Feeding tubes in small animal practice (Proceedings)


Feeding tubes in small animal practice (Proceedings)

Aug 01, 2009

Nutritional support is required for anorexic patients, debilitated patients, patients in a high catabolic stage (peritonitis, sepsis, burns), or stressed patients (surgical patient). Nutritional support allows a faster soft tissue healing, a better immune system response and a faster recovery from the patient. Nutritional support can be performed with food intake stimulation, force feeding, and feeding tubes. Vitamin B, valium (0.2 mg/kg IV) and ciproheptadine (2 mg/cat 2 to 3 times a day) have been used to stimulate food intake in dogs and cats with variable results. Force feeding with a syringe or tube is possible for one day or two. Force feeding places lot of stress on the animal and may induce aspiration pneumonia. Feeding tube placed either surgically or under endoscopy is the most efficient technique to provide nutritional support to a patient. Feeding tubes can be easily placed at the end of an abdominal surgery and may avoid lot of complications and troubles after surgery. Gastrostomy and jejunostomy tubes are the 2 most commonly used feeding tube in small animal. Esophagostomy tube and gastrojejunostomy tube are the feeding tubes used most commonly.

Nasogastric tube

A nasogastric tube can be placed in dogs and cats if feedings need to be continued for more than 2 days. It is a good technique for the nutritional support of young animals. It does not require general anesthesia for its placement. A topical anesthetic (bupivacaine: 2 to 5 drops) is placed into the nostril. Before placing the tube, the distance from the nares to the stomach needs to be measured. The stomach is located at the level of the last rib. A 3.5 French tube is recommended for puppies and kitten, while a 5.0 Fr tube can be used for adult cat and dogs less than 8 kg. With the animal's head held in a normal static position the tube is introduced in the nose in a caudo-medial direction ventral to the alar fold. Pushing the nose upward helps moving the tube downward in the ventral meatus. A stylet or guide wire might be useful to guide the tube in the correct direction. The tube progress through the larynx into the esophagus and the stomach. If the animal is coughing, the tube is more likely going into the trachea. A bolus of sterile saline ca be injected in the tube. If the animal coughs more likely the tube is in the trachea. If there is any doubts on the placement of the tube radiographs should be taken to confirm the placement of the tube in the stomach and not the trachea. Palpation of the trachea and the tube in the esophagus is a good indication for correct placement of the nasogastric tube. Since the tubes are small in diameter a liquid diet (Clinicare) is recommended. The tube needs to be flushed between feeding to prevent the tube from plugging.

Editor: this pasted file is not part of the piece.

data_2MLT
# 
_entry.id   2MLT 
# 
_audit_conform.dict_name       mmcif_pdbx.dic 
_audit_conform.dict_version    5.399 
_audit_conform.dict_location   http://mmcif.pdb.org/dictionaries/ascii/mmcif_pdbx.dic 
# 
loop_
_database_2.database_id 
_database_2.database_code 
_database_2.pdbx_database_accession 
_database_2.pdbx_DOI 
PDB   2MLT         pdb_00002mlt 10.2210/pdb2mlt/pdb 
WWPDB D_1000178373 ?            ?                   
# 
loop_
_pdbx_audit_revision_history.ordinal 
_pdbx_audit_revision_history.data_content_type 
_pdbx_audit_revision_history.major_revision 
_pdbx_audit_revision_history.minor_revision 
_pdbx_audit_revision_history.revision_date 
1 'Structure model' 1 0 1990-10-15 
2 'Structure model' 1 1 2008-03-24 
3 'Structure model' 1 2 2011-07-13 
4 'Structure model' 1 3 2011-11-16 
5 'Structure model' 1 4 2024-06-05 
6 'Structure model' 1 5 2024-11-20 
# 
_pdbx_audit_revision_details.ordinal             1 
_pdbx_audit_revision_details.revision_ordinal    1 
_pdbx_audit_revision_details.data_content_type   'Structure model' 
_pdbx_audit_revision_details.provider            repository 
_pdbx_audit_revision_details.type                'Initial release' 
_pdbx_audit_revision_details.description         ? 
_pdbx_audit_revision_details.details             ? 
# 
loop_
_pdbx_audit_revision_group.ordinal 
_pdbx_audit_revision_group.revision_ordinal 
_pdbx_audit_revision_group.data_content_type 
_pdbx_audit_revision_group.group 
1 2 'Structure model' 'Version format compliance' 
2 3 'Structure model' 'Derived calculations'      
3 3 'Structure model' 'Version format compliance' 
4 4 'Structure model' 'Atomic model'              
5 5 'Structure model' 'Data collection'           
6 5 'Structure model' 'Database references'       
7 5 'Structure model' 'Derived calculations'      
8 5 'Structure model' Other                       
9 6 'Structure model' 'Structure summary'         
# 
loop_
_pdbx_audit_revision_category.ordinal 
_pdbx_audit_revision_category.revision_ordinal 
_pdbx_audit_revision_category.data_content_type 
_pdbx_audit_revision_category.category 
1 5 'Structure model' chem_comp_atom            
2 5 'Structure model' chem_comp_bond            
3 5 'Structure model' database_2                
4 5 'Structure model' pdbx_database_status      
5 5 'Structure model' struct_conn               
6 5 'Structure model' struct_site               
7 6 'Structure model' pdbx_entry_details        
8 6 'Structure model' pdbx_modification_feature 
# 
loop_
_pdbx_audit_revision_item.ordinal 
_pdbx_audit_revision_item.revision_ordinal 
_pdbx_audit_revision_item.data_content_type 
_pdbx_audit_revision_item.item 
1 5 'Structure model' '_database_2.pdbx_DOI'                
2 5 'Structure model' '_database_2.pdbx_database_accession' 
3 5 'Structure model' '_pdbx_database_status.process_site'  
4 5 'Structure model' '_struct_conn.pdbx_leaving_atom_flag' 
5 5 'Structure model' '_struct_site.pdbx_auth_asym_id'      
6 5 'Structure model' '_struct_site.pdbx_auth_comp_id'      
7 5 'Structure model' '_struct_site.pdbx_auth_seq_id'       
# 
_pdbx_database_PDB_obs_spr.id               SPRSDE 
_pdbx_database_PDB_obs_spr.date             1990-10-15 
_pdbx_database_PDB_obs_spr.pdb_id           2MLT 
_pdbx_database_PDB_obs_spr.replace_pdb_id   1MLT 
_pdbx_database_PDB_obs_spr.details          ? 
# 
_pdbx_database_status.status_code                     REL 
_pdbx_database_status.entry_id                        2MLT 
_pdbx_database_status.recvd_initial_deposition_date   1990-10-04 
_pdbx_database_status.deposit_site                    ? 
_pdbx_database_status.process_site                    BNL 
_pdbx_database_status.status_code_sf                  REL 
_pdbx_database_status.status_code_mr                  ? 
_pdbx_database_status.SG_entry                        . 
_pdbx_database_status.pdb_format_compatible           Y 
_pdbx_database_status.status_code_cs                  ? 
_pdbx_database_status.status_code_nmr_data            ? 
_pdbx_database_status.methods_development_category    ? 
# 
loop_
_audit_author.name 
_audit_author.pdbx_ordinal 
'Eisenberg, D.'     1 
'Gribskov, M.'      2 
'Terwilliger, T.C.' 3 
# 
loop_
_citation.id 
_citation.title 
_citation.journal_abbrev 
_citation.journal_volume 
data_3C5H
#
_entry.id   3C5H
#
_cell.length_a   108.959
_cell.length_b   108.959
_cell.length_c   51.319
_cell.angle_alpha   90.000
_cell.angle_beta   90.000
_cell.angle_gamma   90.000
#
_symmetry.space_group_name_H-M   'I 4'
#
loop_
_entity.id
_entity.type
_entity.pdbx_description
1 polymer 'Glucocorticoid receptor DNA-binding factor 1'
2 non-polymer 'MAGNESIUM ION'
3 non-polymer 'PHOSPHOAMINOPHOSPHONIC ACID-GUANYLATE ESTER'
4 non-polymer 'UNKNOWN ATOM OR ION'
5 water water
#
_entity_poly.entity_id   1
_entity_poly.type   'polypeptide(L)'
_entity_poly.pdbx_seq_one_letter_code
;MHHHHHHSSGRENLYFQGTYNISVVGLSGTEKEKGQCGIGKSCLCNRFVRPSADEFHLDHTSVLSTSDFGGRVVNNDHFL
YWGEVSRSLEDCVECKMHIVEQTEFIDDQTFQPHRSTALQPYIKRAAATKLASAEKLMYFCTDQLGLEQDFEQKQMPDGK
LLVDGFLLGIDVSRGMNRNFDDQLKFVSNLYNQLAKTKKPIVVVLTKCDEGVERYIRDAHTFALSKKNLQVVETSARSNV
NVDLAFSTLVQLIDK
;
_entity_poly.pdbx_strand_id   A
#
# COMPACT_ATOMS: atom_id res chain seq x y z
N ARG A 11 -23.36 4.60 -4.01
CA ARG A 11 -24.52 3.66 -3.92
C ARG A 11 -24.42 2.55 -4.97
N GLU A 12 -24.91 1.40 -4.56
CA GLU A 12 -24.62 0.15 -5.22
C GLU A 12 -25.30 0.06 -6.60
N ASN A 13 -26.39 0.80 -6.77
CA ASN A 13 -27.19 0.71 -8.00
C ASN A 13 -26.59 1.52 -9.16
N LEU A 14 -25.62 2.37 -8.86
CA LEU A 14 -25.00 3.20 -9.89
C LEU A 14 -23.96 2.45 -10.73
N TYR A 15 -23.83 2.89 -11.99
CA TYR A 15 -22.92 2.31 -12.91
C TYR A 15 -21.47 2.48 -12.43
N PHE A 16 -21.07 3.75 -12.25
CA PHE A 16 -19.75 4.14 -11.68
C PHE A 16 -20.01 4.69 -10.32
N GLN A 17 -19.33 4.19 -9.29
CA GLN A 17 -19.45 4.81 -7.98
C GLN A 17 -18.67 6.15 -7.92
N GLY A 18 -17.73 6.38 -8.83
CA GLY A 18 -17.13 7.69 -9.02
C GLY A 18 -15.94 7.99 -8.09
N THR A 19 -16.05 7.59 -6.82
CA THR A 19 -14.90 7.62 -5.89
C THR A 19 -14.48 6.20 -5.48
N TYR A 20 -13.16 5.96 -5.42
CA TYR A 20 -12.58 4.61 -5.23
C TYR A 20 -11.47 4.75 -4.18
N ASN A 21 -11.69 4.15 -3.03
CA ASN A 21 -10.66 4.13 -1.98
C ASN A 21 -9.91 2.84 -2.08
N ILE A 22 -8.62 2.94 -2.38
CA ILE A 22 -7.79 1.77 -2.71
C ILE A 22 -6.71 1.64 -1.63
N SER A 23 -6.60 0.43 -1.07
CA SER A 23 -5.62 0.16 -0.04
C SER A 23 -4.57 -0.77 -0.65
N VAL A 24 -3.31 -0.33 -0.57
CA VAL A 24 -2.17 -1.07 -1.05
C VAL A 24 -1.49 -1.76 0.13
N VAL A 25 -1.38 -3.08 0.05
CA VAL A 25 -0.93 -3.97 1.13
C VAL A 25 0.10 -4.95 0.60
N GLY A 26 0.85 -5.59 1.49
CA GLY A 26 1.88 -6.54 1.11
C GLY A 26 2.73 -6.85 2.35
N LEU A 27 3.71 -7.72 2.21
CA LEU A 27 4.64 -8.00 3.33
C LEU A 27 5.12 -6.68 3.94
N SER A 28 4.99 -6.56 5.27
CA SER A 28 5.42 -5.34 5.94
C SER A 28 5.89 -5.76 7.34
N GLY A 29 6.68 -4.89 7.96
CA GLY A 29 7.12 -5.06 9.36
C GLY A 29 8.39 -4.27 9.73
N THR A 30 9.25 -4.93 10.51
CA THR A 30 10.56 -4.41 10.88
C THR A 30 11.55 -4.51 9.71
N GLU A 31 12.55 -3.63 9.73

Esophagostomy tube

Several techniques have been described for placement of an esophagostomy tube placement in dogs and cats. The animal needs to be under general anesthesia. The entire left cervical region from the ventral to dorsal midline need to be clipped and prepared for surgery.

The left side of the cervical region is draped and a percutaneous feeding tube applicator (ELD Gastrostomy tube applicator) is inserted through the mouth in the proximal cervical esophagus. The tip of the ELD device is turned outward and the cervical tissue are tented up. A small skin incision is made just large enough to accommodate the feeding tube. The incision is made deeper to the esophagus and the sharp needle in the ELD is advanced to puncture through the esophagus. A feeding tube is attached to the needle. The needle is retrieved in the ELD device. The ELD device is retrieved through the mouth with the feeding attached. Now the feeding tube is going through the skin of the left cervical area, the esophagus, and exiting in the mouth. The tip of the tube is then redirected into the pharynx and the esophagus. The tube needs to be manipulated gently to prevent perforation of the distal esophagus. The tube is then secured with a Chinese finger trap suture. A light bandage is applied to protect the tube. The tip of the tube should be in the esophagus. It is then necessary to measure the length of the tube that could be placed in the esophagus without entering the lower esophageal sphincter. The lower esophageal sphincter is located at the level of the xyphoid. A large red rubber feeding tube can be placed with this technique. For a cat a 12 to 14 Fr tube can be placed and for a 30 kg dog a 20 Fr tube be used. It is recommended to increase the diameter of the hole at the tip of the tube to prevent obstruction of the tube with food.

An alternative technique is to use a large Carmalt or curve forceps for the placement of the tube instead of the ELD device. Forceps have a tendency to create a hole too large in the esophagus, which may result in leakage of saliva and food around the tube. It will induce a severe cellulitis, and abscess formation.

Blenderized food can than be used for the nutritional support of the patient. The animal is usually fed 4 times a day. The tube needs to be flushed after each feeding with copious amount of water. Tubes entering the stomach will induce vomiting. Some dogs or cats have been vomiting their tube.